War hurts the human spirit. That’s why you can be physically whole and unharmed and still feel pain over your experience. Or you may simply feel that something just isn’t right. You can’t quite pinpoint it. And you may tell yourself that you’ve come away (gratefully) unscathed.
But you haven’t.
War – no matter how deeply or distantly you are involved – has an impact on the human spirit. And it should. We weren’t made for war. We train for it, but we weren’t made for it.
You can honor your inner warrior and be proud of your service and still embrace the concept that the human spirit wasn’t made for war.
And you should.
One thing I see is that warriors are trained to excel at fighting, trained to tap into inner reserves, to push farther, to keep going, to win. But they aren’t trained to put that same sense of preparation and empowerment into mending and healing their spirit wounds afterward.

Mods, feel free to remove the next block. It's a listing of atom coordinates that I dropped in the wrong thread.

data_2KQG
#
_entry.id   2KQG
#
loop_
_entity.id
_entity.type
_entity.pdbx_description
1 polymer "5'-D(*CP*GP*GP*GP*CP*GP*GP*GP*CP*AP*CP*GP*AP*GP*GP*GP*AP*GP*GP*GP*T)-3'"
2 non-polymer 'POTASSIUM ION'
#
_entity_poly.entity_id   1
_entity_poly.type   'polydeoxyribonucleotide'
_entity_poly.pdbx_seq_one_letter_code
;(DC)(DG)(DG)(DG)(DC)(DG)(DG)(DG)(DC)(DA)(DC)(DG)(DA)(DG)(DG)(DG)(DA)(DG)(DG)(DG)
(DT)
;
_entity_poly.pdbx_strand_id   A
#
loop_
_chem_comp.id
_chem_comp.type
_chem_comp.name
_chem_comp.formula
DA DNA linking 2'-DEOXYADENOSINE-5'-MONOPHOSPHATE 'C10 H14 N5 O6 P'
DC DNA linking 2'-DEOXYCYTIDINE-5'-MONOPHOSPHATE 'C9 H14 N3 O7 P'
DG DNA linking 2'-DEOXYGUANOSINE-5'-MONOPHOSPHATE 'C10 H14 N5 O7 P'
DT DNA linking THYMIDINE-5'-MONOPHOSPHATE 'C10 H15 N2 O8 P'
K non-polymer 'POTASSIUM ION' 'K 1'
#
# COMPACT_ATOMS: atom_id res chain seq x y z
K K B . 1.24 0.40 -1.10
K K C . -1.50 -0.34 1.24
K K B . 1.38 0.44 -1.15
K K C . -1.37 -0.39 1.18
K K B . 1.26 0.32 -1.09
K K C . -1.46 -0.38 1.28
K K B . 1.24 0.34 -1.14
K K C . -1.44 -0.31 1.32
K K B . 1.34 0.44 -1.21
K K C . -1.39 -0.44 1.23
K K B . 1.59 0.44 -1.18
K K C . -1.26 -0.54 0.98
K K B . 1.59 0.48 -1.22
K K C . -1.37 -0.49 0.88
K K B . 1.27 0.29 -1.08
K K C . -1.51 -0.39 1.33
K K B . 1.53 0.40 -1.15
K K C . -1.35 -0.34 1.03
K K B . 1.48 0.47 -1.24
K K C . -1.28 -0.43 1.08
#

That’s because no one really teaches you that part of war. The life after. How to survive after war as well as you were equipped to survive during war.
You need to remember that while you may feel as if you’re in unfamiliar territory, the key to your return to feeling whole lies within you.
You have the power to heal. You have the power to face the dark places within and choose to walk toward new meaning, new purpose, new wholeness. No, it doesn’t mean that you’ll return to who you were before war. That’s not possible. But you can move forward.
If you’re not a warrior, but are on the warrior’s team of loved ones, you also need to know that there is hope. It’s dark, it’s scary, it’s not where you ever thought you’d end up, but don’t let anyone tell you there’s no hope.
Be as strong in your fight to recover as you were in your fight to survive on the battlefield and the homefront.
You can do this. You’re not alone.